We made it!

Written  by Hiba Jama–Peer Mentor

LCC students, this is it; we are done with this quarter. For some of you, this might have been a very long stressful quarter, and I know you must be ready for a little break as much as I am. You made it through another quarter, which means you are one step closer to achieving your goals. Finals week is the most stressful week of the entire quarter, because in most classes, finals are worth a big percentage of your grade. So depending on how well you did on your finals, it could affect your grades dramatically. I went through that same stress in my classes too, but I kept telling myself I could do this by putting extra hours in studying. I hope you all did well! 

A lot of you probably have vacation plans; I was up late studying for finals last week, so I’m planning to spend my spring break making up for those sleepless nights. Let’s make the best out of it so we can enjoy our Spring Break with stress free minds. Spring Break is a great way to refresh ourselves and prepare for the following quarter, and for some people, a good chance to prepare for transferring to a new college. For all the students that graduate this quarter, including my friends, I want to tell you how proud of you I am. It wasn’t an easy road, but you guys made it, and your life from here gets even better. I can’t wait to be in your place! Well done and good luck in whatever you do next. 


The Benefits of Volunteering

Written by Amina Jama-Warsama–Peer Mentor

Volunteering is very important; there are many benefits for the community and also for each individual who volunteers. A lot of people might think that those who volunteer are people with a lot of excess time on their hands. This could be the reality in some cases; however, it is not always the case. Volunteering can add and build skills for your future career, and it also adds to your personal growth.

The feeling that you get from helping your community is rewarding.  If you volunteer in any field that you are interested in as a future career, this would give you an advantage. This step would help you gain knowledge about the career and gain skills that will put you in a better position for applying for a job.  The experience you gain from volunteering is valuable, especially if the hiring committee for the job sees that a person has previous knowledge and experience in the field. This could give the person who volunteered an upper hand over the other candidates.

Volunteering also helps you gain social skills, because you meet people from different areas in the community. However it’s not only you who reaps the benefit, but also your community. There are many opportunities in Longview, for example at the hospital, the Humane Society, and library. Here at LCC with Student Support Services, there is the quarterly Community Enrichment Project. Also, campus clubs always need help with their events, so you can find various opportunities right here at LCC.

There is always the chance to learn problem solving skills, team work, and communication skills when you volunteer. When applying for scholarships, many donors look for students who are active community members who volunteer their time for the benefit of their society. So, overall, volunteering is a great opportunity that will not only benefit your local community, but you as a citizen.


Written by Jaime Cox–Peer Mentor

I-BEST is a great program at LCC! If you need help with reading, writing, math, speaking and listening skills this may be the place for you. Some students learn in different ways and need extra help studying for an exam or the extra support and help to understand a certain class. There are several teachers that are available to help in these classes called study sessions that meet 2-5 hours each week. The neat thing about this class is that before you sign up for the class (this is a must do if you plan on attending regularly) you can attend ONE class to see if this class is something that would benefit you in your success here at college.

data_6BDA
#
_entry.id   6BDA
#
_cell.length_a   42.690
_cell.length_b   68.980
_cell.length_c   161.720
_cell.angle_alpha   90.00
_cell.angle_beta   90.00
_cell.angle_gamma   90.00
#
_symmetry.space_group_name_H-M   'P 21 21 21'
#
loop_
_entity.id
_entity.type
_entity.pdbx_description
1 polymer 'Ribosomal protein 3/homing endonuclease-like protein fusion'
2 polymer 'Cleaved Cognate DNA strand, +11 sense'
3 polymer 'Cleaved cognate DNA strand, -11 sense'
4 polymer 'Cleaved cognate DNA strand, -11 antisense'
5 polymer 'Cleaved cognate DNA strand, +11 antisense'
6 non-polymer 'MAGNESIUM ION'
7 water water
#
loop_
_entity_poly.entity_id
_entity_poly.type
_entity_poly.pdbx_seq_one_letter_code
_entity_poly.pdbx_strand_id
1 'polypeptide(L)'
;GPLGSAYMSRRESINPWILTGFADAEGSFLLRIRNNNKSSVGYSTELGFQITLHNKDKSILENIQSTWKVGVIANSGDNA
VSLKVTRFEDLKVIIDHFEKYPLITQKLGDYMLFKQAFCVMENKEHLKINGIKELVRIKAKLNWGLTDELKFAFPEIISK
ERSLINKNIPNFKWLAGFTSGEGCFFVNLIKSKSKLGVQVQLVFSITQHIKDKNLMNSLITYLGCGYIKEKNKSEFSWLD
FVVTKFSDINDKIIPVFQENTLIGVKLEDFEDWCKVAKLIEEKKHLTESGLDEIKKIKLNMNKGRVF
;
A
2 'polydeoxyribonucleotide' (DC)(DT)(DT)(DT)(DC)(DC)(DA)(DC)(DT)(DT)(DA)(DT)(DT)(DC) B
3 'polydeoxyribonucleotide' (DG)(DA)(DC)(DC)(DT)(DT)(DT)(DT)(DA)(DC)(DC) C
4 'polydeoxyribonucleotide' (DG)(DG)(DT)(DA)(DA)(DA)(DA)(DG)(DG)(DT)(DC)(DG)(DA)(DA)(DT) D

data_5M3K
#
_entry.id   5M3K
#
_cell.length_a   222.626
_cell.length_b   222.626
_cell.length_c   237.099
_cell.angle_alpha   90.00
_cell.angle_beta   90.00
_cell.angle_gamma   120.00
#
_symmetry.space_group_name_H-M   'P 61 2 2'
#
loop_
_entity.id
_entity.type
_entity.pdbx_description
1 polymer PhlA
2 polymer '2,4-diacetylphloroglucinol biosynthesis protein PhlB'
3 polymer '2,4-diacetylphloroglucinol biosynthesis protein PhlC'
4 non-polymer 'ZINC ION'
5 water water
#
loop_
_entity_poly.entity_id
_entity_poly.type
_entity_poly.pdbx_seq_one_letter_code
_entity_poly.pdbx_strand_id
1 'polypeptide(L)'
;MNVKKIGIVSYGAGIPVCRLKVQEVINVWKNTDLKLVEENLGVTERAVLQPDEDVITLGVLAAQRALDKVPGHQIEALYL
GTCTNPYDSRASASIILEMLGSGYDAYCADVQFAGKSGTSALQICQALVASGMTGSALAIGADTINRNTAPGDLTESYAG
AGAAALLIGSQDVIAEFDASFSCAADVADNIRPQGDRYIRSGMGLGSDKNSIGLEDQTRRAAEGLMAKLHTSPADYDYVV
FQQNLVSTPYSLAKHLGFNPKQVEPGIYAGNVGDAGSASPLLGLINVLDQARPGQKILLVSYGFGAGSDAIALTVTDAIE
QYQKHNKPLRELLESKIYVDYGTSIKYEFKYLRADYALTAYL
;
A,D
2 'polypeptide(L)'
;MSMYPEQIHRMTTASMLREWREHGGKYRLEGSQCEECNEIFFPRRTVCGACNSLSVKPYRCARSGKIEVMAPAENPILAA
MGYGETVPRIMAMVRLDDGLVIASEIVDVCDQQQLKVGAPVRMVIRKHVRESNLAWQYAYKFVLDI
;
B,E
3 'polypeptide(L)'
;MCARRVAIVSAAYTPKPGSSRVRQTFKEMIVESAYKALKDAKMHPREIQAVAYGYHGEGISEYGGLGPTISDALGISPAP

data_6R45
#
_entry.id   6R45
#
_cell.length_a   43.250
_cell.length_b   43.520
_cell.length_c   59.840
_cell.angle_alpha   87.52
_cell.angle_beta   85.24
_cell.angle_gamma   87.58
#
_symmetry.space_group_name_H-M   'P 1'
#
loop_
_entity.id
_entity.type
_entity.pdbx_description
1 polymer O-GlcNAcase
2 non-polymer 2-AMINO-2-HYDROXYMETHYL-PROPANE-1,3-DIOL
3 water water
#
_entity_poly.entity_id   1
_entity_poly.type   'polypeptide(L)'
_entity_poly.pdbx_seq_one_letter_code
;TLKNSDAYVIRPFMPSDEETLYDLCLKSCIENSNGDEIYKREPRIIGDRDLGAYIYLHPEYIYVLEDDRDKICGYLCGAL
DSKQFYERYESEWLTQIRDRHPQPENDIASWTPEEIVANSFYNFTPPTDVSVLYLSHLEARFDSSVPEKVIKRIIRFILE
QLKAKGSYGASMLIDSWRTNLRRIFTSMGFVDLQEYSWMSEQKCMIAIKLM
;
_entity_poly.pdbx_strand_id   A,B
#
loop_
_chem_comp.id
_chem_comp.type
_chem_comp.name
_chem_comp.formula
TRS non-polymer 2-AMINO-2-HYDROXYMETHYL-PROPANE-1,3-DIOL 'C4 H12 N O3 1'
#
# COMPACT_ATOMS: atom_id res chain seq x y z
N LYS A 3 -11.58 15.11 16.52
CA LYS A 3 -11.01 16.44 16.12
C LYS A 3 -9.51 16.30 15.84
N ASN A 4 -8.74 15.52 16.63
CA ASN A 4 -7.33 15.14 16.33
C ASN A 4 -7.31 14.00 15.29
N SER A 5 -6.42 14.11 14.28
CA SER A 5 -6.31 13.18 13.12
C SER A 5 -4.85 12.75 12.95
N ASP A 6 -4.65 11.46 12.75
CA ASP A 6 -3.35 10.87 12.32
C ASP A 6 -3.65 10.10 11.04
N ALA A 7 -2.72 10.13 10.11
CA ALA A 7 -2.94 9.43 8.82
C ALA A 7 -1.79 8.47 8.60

The classes that are offered in I-BEST are limited to certain instructors, so not every one may fully understand how each class works, or the concept for it may not be in their field of study; however they can direct you to the instructor that has the information you need and can best provide you with help.

Times that I-BEST classes are offered varies each quarter due to different schedules. Some places you can receive more information about I-BEST is in the LCC Course Catalog on page 10, and on the Lower Columbia College Website: http://www.lowercolumbia.edu/programs/transitional-studies/i-best.aspx

Listed below are several different areas of study that I-BEST helps with. If you’re interested, check it out and see if it is for you.

 Examples of areas that I-BEST helps with are:

Business Technology Programs

Diesel/Heavy Equipment Technology

Early Childhood Education

Health Occupations

Nursing Assistant

Manufacturing Occupations

The Power of Positive Thinking

Written by Ivy Bates–Peer Mentor

Life is full of hurdles and struggles that come along with all the joys of living. Some people struggle to grasp the idea of hope. I feel that hope is one of the most important things in life and a key factor in being able to think positively even in tough situations. That being said, sometimes thinking positively can feel completely impossible and you don’t even want to bother to try to see the bright side. I feel this way some of the time but I tell myself that I have to stay positive, because if I say it enough or think it enough then I can do it, or see the brighter side of things instead of allowing myself to be swallowed by negativity.

I have heard many times that nothing worth it in life comes easy. It is easy to think negatively and believe you cannot do something, but it’s hard to think positively when things get rough. I believe that positive thinking is another of life’s achievements that everyone has to make an effort to be able to accomplish. When thinking positive or looking on the bright side, stay realistic. If you are in a position that seems dark and dreary and there seems to be no hope of a remedy, set a realistic goal and take steps towards finding that bright side. You can accept a situation you’re in without allowing yourself to be defeated.